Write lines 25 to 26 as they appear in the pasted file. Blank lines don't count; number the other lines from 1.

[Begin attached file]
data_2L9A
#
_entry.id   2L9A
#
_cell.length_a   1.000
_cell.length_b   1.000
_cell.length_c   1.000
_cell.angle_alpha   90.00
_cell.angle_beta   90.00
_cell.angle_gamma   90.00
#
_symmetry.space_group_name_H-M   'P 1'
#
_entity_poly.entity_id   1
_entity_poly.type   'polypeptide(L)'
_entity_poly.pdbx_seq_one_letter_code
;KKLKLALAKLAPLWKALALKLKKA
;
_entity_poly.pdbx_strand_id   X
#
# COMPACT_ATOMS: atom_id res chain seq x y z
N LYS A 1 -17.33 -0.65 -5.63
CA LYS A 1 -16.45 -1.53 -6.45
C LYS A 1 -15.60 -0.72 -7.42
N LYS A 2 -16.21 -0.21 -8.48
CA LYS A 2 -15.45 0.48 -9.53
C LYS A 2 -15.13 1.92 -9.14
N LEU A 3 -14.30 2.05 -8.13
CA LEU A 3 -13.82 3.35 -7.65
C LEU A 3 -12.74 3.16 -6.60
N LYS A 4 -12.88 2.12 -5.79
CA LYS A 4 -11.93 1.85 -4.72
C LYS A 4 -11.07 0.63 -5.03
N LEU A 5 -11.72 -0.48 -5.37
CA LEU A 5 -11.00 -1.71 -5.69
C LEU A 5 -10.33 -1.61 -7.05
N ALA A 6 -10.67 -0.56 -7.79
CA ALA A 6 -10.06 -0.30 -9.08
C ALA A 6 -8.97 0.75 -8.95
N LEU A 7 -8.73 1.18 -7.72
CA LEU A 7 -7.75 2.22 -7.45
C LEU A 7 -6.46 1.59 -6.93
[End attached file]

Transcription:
N LYS A 2 -16.21 -0.21 -8.48
CA LYS A 2 -15.45 0.48 -9.53